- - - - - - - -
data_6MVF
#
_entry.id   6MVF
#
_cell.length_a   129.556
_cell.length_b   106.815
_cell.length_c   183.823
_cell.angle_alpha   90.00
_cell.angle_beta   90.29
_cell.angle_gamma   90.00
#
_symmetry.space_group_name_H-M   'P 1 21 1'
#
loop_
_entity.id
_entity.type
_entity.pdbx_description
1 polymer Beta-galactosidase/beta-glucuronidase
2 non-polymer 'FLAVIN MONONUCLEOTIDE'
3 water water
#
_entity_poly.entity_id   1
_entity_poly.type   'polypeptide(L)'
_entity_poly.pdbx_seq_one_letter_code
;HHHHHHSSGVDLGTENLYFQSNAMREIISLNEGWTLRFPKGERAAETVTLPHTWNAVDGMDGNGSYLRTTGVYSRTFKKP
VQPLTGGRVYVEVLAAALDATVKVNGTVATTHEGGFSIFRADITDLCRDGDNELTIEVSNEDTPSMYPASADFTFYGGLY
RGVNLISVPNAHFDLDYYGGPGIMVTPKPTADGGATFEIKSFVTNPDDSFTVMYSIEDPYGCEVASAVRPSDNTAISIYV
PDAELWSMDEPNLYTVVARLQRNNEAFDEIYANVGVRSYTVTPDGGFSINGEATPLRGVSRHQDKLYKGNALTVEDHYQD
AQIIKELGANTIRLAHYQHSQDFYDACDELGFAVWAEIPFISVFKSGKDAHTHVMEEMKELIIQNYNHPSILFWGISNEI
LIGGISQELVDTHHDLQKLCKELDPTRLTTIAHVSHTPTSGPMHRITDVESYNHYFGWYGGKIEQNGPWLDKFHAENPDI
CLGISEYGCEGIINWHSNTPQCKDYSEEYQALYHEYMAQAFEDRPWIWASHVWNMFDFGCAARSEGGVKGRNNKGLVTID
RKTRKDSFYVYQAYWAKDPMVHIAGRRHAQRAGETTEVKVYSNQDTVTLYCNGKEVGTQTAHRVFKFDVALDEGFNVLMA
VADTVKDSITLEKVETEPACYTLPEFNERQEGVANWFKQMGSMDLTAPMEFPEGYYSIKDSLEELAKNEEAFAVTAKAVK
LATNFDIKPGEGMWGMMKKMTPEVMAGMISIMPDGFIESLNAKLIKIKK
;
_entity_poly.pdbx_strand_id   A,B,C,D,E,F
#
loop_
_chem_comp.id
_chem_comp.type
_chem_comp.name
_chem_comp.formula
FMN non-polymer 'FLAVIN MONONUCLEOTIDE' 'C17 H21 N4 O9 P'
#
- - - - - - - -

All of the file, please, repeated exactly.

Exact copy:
data_6MVF
#
_entry.id   6MVF
#
_cell.length_a   129.556
_cell.length_b   106.815
_cell.length_c   183.823
_cell.angle_alpha   90.00
_cell.angle_beta   90.29
_cell.angle_gamma   90.00
#
_symmetry.space_group_name_H-M   'P 1 21 1'
#
loop_
_entity.id
_entity.type
_entity.pdbx_description
1 polymer Beta-galactosidase/beta-glucuronidase
2 non-polymer 'FLAVIN MONONUCLEOTIDE'
3 water water
#
_entity_poly.entity_id   1
_entity_poly.type   'polypeptide(L)'
_entity_poly.pdbx_seq_one_letter_code
;HHHHHHSSGVDLGTENLYFQSNAMREIISLNEGWTLRFPKGERAAETVTLPHTWNAVDGMDGNGSYLRTTGVYSRTFKKP
VQPLTGGRVYVEVLAAALDATVKVNGTVATTHEGGFSIFRADITDLCRDGDNELTIEVSNEDTPSMYPASADFTFYGGLY
RGVNLISVPNAHFDLDYYGGPGIMVTPKPTADGGATFEIKSFVTNPDDSFTVMYSIEDPYGCEVASAVRPSDNTAISIYV
PDAELWSMDEPNLYTVVARLQRNNEAFDEIYANVGVRSYTVTPDGGFSINGEATPLRGVSRHQDKLYKGNALTVEDHYQD
AQIIKELGANTIRLAHYQHSQDFYDACDELGFAVWAEIPFISVFKSGKDAHTHVMEEMKELIIQNYNHPSILFWGISNEI
LIGGISQELVDTHHDLQKLCKELDPTRLTTIAHVSHTPTSGPMHRITDVESYNHYFGWYGGKIEQNGPWLDKFHAENPDI
CLGISEYGCEGIINWHSNTPQCKDYSEEYQALYHEYMAQAFEDRPWIWASHVWNMFDFGCAARSEGGVKGRNNKGLVTID
RKTRKDSFYVYQAYWAKDPMVHIAGRRHAQRAGETTEVKVYSNQDTVTLYCNGKEVGTQTAHRVFKFDVALDEGFNVLMA
VADTVKDSITLEKVETEPACYTLPEFNERQEGVANWFKQMGSMDLTAPMEFPEGYYSIKDSLEELAKNEEAFAVTAKAVK
LATNFDIKPGEGMWGMMKKMTPEVMAGMISIMPDGFIESLNAKLIKIKK
;
_entity_poly.pdbx_strand_id   A,B,C,D,E,F
#
loop_
_chem_comp.id
_chem_comp.type
_chem_comp.name
_chem_comp.formula
FMN non-polymer 'FLAVIN MONONUCLEOTIDE' 'C17 H21 N4 O9 P'
#